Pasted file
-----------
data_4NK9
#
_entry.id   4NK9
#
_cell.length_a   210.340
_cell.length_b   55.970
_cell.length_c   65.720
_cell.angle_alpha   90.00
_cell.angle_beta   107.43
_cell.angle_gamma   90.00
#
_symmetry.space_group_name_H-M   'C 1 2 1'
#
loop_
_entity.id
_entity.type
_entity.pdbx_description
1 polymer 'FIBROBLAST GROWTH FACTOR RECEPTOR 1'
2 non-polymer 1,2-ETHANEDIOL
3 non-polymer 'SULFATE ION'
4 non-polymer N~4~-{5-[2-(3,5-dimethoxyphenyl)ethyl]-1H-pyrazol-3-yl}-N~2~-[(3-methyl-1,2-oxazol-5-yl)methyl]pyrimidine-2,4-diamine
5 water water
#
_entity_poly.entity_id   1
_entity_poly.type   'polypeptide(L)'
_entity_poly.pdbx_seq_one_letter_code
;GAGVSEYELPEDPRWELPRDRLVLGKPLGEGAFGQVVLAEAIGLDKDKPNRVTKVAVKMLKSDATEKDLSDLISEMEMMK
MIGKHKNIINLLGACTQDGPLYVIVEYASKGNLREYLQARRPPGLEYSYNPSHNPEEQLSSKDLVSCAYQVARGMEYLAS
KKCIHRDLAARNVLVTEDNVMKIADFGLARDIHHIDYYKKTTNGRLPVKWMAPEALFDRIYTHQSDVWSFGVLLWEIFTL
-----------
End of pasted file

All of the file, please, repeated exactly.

data_4NK9
#
_entry.id   4NK9
#
_cell.length_a   210.340
_cell.length_b   55.970
_cell.length_c   65.720
_cell.angle_alpha   90.00
_cell.angle_beta   107.43
_cell.angle_gamma   90.00
#
_symmetry.space_group_name_H-M   'C 1 2 1'
#
loop_
_entity.id
_entity.type
_entity.pdbx_description
1 polymer 'FIBROBLAST GROWTH FACTOR RECEPTOR 1'
2 non-polymer 1,2-ETHANEDIOL
3 non-polymer 'SULFATE ION'
4 non-polymer N~4~-{5-[2-(3,5-dimethoxyphenyl)ethyl]-1H-pyrazol-3-yl}-N~2~-[(3-methyl-1,2-oxazol-5-yl)methyl]pyrimidine-2,4-diamine
5 water water
#
_entity_poly.entity_id   1
_entity_poly.type   'polypeptide(L)'
_entity_poly.pdbx_seq_one_letter_code
;GAGVSEYELPEDPRWELPRDRLVLGKPLGEGAFGQVVLAEAIGLDKDKPNRVTKVAVKMLKSDATEKDLSDLISEMEMMK
MIGKHKNIINLLGACTQDGPLYVIVEYASKGNLREYLQARRPPGLEYSYNPSHNPEEQLSSKDLVSCAYQVARGMEYLAS
KKCIHRDLAARNVLVTEDNVMKIADFGLARDIHHIDYYKKTTNGRLPVKWMAPEALFDRIYTHQSDVWSFGVLLWEIFTL